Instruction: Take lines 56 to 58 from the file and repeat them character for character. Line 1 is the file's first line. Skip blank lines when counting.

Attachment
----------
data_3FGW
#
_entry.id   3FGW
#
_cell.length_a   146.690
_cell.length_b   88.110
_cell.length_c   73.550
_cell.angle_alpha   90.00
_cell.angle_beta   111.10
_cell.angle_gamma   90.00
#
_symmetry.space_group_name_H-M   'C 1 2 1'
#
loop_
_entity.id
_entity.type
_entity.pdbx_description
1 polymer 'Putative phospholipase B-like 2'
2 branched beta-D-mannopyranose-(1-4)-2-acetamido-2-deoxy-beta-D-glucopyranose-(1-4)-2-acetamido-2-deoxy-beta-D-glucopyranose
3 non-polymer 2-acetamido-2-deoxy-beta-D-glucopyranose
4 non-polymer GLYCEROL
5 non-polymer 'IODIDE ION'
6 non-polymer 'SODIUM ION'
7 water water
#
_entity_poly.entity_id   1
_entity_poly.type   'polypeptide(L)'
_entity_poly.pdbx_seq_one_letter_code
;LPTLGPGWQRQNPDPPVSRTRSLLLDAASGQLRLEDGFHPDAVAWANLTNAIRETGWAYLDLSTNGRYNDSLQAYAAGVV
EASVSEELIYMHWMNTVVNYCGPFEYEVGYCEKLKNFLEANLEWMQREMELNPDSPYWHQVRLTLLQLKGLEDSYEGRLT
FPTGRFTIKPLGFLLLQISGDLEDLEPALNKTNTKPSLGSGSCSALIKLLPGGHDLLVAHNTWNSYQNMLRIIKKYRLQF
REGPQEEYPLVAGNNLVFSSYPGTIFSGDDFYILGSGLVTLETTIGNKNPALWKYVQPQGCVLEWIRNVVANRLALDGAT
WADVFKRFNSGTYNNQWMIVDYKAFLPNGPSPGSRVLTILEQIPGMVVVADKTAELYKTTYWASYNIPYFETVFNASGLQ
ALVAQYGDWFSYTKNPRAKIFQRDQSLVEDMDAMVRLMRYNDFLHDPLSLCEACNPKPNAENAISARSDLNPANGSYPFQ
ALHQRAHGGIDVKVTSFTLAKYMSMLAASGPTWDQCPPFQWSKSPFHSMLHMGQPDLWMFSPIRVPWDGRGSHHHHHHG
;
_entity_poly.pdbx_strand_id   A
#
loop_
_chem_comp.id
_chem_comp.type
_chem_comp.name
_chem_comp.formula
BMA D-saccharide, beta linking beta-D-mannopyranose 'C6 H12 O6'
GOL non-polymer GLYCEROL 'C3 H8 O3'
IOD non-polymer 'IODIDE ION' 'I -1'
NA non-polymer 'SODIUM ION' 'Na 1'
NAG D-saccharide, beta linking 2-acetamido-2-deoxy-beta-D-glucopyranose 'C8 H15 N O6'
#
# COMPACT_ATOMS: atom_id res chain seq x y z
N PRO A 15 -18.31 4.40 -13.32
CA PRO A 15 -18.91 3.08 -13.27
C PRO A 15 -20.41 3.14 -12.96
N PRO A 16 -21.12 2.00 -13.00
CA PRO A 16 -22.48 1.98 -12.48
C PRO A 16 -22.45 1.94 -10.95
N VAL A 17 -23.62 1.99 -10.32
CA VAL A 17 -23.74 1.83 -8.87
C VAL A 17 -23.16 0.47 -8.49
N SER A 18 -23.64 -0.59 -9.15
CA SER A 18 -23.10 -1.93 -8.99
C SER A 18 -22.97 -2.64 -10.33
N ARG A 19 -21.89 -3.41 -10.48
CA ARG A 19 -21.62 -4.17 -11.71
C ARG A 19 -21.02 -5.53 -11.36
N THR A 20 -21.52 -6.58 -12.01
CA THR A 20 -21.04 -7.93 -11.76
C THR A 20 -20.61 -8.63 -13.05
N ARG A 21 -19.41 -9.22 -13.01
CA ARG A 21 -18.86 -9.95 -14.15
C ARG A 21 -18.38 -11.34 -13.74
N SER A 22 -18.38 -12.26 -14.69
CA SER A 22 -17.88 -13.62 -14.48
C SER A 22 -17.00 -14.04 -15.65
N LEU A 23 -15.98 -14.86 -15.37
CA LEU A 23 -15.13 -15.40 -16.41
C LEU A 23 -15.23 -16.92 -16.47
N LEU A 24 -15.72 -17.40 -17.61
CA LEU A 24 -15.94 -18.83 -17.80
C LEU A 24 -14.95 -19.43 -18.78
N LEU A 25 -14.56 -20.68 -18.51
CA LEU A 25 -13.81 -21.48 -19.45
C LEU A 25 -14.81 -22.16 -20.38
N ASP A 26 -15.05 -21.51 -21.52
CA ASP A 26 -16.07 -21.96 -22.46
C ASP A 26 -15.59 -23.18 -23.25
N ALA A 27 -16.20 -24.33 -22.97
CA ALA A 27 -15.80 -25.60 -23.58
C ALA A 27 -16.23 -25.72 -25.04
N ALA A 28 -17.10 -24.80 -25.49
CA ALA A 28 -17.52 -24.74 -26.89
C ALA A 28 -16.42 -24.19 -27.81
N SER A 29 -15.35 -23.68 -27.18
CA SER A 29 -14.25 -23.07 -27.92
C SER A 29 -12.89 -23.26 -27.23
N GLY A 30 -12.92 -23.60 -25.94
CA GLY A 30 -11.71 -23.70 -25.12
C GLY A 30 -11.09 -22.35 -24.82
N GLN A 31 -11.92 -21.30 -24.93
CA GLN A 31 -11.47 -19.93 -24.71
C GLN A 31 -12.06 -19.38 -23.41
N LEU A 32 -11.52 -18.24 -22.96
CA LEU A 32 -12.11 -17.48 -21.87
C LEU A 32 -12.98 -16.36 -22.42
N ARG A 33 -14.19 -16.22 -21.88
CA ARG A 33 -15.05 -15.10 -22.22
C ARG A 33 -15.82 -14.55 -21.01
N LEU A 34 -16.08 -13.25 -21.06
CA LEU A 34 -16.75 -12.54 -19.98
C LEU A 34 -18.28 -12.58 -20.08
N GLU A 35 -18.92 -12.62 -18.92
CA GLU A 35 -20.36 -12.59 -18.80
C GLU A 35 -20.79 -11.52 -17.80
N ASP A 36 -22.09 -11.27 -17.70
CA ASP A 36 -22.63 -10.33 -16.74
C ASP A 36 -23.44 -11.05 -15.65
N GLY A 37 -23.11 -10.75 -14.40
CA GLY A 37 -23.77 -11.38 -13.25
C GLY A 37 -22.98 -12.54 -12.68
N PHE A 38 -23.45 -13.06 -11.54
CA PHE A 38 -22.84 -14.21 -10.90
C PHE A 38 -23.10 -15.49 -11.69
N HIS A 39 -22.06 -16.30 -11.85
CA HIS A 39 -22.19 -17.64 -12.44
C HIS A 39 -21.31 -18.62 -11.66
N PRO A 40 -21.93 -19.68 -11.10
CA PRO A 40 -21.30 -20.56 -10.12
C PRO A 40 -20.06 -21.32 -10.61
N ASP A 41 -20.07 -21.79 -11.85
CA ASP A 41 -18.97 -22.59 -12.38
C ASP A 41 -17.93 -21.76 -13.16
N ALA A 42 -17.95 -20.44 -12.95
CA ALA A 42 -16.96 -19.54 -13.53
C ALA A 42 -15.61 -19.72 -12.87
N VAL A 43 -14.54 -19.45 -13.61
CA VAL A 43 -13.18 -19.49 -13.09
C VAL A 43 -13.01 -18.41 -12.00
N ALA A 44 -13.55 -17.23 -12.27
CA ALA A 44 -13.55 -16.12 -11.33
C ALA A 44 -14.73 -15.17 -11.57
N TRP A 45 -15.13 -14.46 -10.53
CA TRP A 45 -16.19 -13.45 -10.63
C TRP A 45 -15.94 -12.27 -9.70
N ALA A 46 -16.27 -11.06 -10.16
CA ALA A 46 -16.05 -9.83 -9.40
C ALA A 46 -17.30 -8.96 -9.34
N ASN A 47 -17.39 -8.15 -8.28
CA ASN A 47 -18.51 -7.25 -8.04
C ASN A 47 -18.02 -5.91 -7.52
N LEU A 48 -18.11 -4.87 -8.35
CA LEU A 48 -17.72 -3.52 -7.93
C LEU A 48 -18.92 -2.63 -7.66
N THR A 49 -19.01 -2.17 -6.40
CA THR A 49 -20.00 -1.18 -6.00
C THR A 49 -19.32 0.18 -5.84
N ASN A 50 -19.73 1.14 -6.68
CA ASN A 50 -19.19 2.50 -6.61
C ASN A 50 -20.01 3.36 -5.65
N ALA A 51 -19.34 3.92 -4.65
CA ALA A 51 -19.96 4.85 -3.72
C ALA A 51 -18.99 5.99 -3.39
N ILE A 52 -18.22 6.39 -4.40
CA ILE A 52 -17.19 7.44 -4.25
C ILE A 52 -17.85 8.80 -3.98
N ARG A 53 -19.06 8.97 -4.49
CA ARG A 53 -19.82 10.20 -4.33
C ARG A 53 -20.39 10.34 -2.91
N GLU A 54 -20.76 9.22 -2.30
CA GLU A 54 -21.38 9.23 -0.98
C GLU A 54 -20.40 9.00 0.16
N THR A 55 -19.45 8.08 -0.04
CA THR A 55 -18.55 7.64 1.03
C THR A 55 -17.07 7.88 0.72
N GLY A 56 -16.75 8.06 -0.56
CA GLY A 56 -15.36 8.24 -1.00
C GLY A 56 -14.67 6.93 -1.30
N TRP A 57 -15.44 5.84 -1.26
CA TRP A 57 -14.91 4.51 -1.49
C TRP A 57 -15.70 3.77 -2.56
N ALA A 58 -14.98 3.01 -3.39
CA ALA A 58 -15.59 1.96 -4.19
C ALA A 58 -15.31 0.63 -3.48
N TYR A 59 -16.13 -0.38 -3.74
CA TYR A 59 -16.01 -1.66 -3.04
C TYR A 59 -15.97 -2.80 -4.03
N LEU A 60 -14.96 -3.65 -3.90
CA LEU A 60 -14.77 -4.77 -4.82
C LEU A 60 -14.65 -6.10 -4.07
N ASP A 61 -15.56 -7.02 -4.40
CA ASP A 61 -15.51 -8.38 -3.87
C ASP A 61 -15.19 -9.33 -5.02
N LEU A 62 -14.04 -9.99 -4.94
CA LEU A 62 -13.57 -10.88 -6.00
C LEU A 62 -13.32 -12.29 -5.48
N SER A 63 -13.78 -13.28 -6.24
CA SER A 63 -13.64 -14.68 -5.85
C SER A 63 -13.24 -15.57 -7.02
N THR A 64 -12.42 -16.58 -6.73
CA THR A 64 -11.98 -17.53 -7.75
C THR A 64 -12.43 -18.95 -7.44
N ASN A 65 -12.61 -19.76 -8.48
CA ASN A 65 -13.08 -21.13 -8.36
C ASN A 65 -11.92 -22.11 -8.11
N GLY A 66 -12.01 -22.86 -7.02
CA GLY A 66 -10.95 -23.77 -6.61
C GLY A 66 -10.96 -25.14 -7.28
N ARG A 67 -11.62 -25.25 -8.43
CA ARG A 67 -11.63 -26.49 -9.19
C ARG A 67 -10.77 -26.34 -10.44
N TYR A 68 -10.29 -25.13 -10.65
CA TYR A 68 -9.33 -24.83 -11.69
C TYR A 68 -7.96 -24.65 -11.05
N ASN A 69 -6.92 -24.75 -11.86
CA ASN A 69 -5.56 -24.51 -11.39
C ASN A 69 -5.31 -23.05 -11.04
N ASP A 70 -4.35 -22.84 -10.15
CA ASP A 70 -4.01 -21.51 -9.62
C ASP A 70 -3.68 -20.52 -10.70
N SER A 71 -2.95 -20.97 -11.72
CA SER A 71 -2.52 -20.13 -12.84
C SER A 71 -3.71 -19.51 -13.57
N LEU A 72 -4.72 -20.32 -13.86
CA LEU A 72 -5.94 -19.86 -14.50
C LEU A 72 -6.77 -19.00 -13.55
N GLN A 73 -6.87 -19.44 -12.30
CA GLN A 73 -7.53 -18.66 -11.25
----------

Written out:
C PRO A 16 -22.45 1.94 -10.95
N VAL A 17 -23.62 1.99 -10.32
CA VAL A 17 -23.74 1.83 -8.87